Contributions into Friends Provident group stakeholder products are set to fall when the basic tax rate falls in April unless employers or staff pay more in.
The insurer’s stakeholder contracts collect contributions on a net basis rather than gross, which means less will go into members’ pension funds when the basic tax rate falls from 22 to 20 per cent at the start of the new fiscal year.
Under the 2007/08 tax rates members have to pay £78 to receive £100 in their pension with basic rate tax relief. Friends scheme members will have to pay in another £2 to maintain their pension contributions. Rival pension providers’ contracts allow them to simply increase net contributions to keep gross contributions stable. Friends has written to employers and intermediaries explaining that net contributions will need to be increased if benefits are to be maintained at current levels.
Skandia estimates that the Government is set to save somewhere in the order of £2.6bn a year on account of the lower grossing up of tax relief. The changes will hit 22m taxpayers, who will end up paying 2.5 per cent more in contributions or see their benefits reduce. Bob Perkins, product research manager at Origen says: “Most insurers will simply take £80 rather than £78, but Friends does it differently. Changes to tax rates could alsoraise an issue of whether employers are breaching contracts of employment if a certain agreed percentage of salary is not being paid in.”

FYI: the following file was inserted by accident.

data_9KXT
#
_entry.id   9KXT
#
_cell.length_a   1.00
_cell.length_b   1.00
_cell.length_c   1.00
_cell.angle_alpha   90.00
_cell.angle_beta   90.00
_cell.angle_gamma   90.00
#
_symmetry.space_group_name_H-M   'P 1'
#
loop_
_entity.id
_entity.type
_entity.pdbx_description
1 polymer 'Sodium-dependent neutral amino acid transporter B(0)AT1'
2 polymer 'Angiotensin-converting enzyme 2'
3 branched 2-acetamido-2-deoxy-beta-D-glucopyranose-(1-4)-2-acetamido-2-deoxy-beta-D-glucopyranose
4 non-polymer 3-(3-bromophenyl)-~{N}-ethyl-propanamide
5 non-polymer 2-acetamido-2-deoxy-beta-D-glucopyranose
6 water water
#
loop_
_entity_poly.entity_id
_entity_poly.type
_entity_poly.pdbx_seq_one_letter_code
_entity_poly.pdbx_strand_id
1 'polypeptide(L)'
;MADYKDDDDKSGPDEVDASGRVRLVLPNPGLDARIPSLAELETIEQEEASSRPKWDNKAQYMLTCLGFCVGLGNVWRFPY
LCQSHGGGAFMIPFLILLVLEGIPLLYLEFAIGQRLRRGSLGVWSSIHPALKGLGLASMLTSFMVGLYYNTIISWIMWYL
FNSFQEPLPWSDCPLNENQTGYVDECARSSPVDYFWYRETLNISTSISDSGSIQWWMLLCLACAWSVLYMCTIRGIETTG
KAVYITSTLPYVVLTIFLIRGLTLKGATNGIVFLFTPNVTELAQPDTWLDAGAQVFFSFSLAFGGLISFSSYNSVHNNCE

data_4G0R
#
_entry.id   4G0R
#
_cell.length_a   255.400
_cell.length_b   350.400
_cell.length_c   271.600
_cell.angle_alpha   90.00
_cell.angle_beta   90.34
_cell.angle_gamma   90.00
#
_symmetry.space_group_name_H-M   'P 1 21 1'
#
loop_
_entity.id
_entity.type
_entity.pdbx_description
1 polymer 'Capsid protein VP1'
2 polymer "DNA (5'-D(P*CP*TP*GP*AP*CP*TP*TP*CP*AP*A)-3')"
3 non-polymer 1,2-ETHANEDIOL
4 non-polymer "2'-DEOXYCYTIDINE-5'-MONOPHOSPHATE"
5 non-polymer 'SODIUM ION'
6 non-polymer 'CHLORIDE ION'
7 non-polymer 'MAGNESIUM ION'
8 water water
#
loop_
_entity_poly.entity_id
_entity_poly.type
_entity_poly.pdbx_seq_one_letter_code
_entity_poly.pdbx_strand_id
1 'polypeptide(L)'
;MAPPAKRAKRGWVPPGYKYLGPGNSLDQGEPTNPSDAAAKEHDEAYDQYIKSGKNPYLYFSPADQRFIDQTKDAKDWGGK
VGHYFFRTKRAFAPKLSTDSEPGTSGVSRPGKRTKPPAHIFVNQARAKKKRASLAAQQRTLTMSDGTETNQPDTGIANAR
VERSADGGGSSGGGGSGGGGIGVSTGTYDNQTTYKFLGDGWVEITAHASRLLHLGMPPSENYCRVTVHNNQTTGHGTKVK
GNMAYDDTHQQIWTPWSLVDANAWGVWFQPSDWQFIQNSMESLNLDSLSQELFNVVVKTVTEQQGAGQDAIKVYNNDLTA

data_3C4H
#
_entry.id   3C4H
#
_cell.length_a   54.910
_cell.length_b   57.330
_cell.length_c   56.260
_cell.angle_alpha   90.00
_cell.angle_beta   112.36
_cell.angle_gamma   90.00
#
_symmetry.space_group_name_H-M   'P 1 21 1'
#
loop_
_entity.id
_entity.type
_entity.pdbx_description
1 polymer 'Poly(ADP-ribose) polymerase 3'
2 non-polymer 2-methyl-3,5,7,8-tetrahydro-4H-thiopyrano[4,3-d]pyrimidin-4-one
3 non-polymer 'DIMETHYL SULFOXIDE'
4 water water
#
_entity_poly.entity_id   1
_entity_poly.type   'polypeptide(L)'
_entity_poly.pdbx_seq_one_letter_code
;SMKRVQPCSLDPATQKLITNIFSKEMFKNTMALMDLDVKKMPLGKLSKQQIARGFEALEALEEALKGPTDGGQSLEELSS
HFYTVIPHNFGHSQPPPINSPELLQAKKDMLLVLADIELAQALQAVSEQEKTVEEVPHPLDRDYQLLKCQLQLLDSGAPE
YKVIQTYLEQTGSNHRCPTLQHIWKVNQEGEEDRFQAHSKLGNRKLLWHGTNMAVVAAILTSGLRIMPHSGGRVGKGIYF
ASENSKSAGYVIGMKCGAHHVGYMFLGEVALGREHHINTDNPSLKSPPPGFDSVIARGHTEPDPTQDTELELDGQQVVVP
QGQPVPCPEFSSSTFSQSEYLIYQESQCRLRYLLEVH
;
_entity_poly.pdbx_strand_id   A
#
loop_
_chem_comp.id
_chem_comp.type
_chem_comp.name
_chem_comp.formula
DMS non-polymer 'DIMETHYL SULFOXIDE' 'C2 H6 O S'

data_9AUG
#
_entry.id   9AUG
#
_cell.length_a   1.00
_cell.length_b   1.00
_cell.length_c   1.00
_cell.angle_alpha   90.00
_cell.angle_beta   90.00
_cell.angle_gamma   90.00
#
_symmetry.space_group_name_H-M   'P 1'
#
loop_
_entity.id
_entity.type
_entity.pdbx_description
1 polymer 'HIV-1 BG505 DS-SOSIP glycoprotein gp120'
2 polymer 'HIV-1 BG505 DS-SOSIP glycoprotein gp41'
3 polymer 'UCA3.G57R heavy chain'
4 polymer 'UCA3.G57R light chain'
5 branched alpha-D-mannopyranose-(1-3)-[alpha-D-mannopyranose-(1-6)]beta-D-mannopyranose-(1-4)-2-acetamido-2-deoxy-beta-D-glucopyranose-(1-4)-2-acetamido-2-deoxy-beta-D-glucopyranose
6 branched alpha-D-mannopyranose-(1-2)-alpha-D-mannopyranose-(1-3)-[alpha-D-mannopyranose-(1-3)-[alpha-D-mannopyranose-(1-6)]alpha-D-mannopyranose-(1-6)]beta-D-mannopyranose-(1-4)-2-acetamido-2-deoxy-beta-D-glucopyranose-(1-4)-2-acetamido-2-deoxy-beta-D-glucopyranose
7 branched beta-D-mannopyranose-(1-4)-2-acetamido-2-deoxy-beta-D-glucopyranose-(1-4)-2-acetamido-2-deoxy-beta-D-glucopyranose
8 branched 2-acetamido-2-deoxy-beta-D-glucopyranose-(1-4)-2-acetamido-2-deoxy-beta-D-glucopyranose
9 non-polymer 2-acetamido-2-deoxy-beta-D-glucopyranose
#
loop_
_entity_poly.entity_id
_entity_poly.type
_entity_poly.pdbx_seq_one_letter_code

Chris Bellers, pensions technical manager at Friends Provident says: “When we introduced our stakeholder suite of products back in 2000 the decision was made to take contributions on a net basis rather than a gross basis. If basic rate tax had gone up, our gross pension contributions would have increased. Other providers took the opposite track. We took the decision that this approach made the contract easier for consumers to understand. Whether that was a good decision is debatable.”